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Biodiversity in the UK

‘Toothless’ government policy and targets won’t stem the tide of UK biodiversity loss
Katie Hill - Editor-in-Chief, My Green Pod
UK water vole

In a report released today (30 June), the Environmental Audit Committee (EAC) has revealed existing government policy and targets don’t adequately address plummeting biodiversity loss in the UK.

The issue is exacerbated by nature policy not being joined up across government, and nature protection not consistently factored into policy making.

The EAC is urging the government to conserve and restore UK biodiversity and ecosystems amid grave concern that of the G7 countries, the UK has the lowest level of biodiversity remaining. 

Lack of expertise

The government is not on track to improve the environment within a generation, and due to a lack of clear statutory targets, its 25 Year Environment Plan does not provide sufficient direction to change this.

While welcome, the recent biodiversity net gain policy in its current form – with the potential for a lack of compliance monitoring and non-implementation of mitigation measures – does not go far enough.

The sheer variety of data systems and inadequate monitoring, coupled with a lack of ecologist expertise in the heart of government and in local authorities, presents challenges to introduce effective mechanisms to halt biodiversity decline.

Funding cuts to bodies exacerbate this, and the EAC would like the government to consider increasing Natural England’s multi-year funding to reflect the scale of its tasks to protect nature.

‘The UK is home to many millions of species, but government inaction to protect habitats is leading to a significant decline in wildlife.

‘Although there are countless government policies and targets to ‘leave the environment in a better state than we found it’, too often they are grandiose statements lacking teeth and devoid of effective delivery mechanisms. We have no doubt that the ambition is there, but a poorly-mixed cocktail of ambitious targets, superficial strategies, funding cuts and lack of expertise is making any tangible progress incredibly challenging.

‘All government departments must consistently factor nature into policy decisions, the Bank of England should develop a nature stress-test, and the 25-year Environment Plan must have interim statutory targets to assess progress.

‘Despite central government’s responsibility for policy decisions, the responsibility for nurturing natural habitats also rests with each and every citizen. Work to embed nature into the national curriculum, and to inspire the ecologists of the future, is absolutely crucial if we are to protect biodiversity effectively for generations to come.’

Environmental Audit Committee chairman

Protecting ecosystems

The government has pledged to protect 30% of the UK’s land and seas by 2030, but UK protected areas are currently poorly managed.

For seas, a timetable should set out management plans and monitoring for all Marine Protected Areas (MPAs), with destructive bottom trawling banned or restricted and effective monitoring introduced to establish if habitats are recovering.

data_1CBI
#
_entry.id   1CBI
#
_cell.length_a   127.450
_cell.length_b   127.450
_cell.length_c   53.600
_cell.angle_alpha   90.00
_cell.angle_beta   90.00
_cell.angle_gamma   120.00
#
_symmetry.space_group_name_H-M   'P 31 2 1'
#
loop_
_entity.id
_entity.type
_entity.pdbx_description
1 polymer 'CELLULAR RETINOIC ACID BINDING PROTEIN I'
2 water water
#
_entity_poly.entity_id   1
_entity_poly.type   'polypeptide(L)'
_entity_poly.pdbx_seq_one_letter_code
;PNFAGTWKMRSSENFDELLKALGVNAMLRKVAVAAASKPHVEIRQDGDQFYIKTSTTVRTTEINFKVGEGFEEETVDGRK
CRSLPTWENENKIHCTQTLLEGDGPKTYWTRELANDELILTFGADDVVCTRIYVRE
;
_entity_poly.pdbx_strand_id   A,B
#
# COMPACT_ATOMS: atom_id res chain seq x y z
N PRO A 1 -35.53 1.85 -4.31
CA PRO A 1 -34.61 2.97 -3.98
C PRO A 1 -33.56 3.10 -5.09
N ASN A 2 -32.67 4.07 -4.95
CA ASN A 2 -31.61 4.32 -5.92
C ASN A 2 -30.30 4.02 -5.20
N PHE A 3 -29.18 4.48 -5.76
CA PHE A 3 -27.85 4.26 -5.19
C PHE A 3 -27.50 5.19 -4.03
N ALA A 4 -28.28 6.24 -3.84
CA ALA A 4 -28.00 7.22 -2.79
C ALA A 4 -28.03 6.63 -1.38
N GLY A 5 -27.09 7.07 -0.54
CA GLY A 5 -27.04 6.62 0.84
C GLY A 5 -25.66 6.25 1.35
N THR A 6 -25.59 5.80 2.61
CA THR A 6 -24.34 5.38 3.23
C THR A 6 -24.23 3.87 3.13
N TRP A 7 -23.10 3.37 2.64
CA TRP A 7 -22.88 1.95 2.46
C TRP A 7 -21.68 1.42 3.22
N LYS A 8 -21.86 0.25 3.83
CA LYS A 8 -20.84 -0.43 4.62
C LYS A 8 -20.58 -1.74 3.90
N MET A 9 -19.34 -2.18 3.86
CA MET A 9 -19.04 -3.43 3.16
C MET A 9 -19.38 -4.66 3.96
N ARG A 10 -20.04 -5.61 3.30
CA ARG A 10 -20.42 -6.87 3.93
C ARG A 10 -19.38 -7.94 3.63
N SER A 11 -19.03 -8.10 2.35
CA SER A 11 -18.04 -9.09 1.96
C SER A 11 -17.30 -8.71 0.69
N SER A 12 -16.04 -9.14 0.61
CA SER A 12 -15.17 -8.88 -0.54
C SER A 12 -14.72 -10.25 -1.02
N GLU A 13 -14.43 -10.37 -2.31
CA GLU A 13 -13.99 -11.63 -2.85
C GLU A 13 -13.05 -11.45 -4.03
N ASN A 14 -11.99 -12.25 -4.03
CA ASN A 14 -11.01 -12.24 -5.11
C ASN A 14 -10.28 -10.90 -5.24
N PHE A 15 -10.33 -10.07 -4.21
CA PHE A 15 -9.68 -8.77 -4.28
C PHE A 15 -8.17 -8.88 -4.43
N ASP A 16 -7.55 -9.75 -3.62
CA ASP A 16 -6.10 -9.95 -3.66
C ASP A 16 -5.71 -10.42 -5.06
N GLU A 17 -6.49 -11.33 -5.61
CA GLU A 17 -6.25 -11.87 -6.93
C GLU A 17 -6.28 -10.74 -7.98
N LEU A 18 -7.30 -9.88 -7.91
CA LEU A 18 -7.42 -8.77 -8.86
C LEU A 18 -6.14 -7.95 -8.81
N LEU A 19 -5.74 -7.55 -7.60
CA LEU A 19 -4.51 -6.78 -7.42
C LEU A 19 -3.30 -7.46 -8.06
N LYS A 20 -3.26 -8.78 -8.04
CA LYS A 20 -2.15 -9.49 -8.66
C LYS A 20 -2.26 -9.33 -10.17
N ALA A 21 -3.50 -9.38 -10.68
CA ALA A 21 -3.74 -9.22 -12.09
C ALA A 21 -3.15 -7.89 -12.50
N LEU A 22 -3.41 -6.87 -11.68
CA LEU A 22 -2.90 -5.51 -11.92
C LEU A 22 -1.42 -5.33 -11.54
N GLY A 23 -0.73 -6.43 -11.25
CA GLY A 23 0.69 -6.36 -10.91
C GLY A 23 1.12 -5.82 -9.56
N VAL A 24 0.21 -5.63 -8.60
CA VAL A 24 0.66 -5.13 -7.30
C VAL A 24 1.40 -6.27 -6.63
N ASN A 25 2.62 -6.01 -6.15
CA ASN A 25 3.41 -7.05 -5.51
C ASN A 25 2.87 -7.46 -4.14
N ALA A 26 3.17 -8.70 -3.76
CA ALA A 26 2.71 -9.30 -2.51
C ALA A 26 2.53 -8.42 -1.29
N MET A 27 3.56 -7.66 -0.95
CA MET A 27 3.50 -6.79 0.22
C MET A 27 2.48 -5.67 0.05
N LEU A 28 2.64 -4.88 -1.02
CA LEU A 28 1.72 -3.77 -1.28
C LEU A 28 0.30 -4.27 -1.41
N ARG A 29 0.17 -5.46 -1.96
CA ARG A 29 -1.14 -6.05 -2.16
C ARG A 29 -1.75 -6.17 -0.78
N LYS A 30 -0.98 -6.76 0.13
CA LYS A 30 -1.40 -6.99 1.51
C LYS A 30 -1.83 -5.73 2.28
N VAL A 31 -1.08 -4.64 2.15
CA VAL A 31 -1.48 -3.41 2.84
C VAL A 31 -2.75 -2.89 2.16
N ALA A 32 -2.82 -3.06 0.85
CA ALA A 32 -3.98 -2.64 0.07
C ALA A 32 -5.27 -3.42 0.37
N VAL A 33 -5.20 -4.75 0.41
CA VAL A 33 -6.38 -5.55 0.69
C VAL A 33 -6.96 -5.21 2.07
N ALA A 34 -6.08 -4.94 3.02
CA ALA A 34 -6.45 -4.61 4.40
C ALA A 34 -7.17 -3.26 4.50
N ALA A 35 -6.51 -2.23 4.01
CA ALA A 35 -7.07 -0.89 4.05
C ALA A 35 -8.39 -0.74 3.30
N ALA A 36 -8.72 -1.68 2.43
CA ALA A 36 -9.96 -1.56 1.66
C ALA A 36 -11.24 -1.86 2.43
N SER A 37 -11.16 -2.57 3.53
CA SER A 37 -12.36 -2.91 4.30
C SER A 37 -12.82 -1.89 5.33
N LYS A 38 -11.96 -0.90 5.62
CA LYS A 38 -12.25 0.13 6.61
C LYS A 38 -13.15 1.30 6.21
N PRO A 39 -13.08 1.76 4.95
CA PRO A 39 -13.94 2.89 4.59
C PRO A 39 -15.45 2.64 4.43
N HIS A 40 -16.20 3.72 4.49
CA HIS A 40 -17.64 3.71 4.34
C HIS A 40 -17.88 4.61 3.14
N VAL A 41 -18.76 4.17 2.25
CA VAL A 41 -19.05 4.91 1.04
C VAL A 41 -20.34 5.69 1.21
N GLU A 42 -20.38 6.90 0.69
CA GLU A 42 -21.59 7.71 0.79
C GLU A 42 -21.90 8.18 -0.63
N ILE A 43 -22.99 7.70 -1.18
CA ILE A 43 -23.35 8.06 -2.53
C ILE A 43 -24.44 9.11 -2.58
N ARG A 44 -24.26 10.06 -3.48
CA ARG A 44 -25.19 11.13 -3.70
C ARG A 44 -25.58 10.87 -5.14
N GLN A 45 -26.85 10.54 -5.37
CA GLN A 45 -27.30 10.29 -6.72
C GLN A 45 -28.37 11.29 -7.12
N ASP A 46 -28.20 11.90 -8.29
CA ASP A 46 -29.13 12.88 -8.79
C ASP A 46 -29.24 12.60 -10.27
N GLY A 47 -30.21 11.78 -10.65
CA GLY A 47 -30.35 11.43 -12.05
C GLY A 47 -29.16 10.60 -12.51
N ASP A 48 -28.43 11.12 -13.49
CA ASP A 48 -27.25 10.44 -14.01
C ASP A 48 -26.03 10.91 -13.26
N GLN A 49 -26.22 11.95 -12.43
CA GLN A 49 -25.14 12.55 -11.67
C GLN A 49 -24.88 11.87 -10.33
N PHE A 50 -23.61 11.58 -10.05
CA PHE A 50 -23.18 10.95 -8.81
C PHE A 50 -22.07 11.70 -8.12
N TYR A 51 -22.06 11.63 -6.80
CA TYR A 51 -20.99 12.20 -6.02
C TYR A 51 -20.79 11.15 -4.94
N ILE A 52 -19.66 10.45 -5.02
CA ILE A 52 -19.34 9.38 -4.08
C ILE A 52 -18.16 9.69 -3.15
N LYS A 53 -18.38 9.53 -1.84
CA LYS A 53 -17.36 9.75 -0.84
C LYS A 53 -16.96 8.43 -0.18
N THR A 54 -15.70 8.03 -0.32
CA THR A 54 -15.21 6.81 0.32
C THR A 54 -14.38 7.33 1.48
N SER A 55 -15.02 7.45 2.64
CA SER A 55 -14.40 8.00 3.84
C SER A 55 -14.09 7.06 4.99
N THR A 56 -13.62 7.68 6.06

The government should protect existing ecosystems such as ancient woodland and peatlands given their benefits as nature-based solutions for climate change.

Much more needs to be done to lock in carbon in these areas, and the EAC is calling for the proposed ban on the sale of peat products to be brought forward to as soon as possible before 2023.

‘Whether it’s failing to properly protect our oceans, allowing deforestation in supply chains to continue, or supporting new nature-destroying developments, this government is failing to match its rhetoric with action to protect our planet. Transformative change to reverse nature’s decline, as recommended by the Environmental Audit Committee’s scathing report, requires much more than standing on a podium spouting fine words.

‘We need legally binding short-term targets, proper enforcement of environmental protections on land and at sea, with the funding to match, and a fundamental overhaul of government policy and legislation which puts nature at the heart of decision-making. The next 12 months present a once in a generation opportunity to reverse our destruction of nature, with key political summits on climate and biodiversity looming large. We need to see urgent and tangible domestic action to ensure the UK can effectively encourage other countries to step up with us in tackling the nature and climate emergencies.’

Head of politics at Greenpeace UK

Moving beyond GDP

The EAC found that all too often, governments spend more on practices that exploit the natural environment than conserving it. The government must urgently establish a natural capital baseline to measure progress against environmental goals.

It should also legislate for mandatory disclosure of nature-related financial risks.

The government should explain how it intends to move beyond GDP as the primary measure of economic activity and towards an additional measure which includes consideration of the UK’s natural capital.

A new fiscal rule should be set focused on balancing our demands on nature with nature’s supply.

Biodiversity in decision-making

Overall, the EAC found that biodiversity loss was not being treated with the same urgency and ambition as climate change.

Countering the collapse in biodiversity must be raised up the political agenda and be factored into decision-making across the public and private sector.

The EAC noted that we have seen a shift towards this with climate change: the same is possible for biodiversity.

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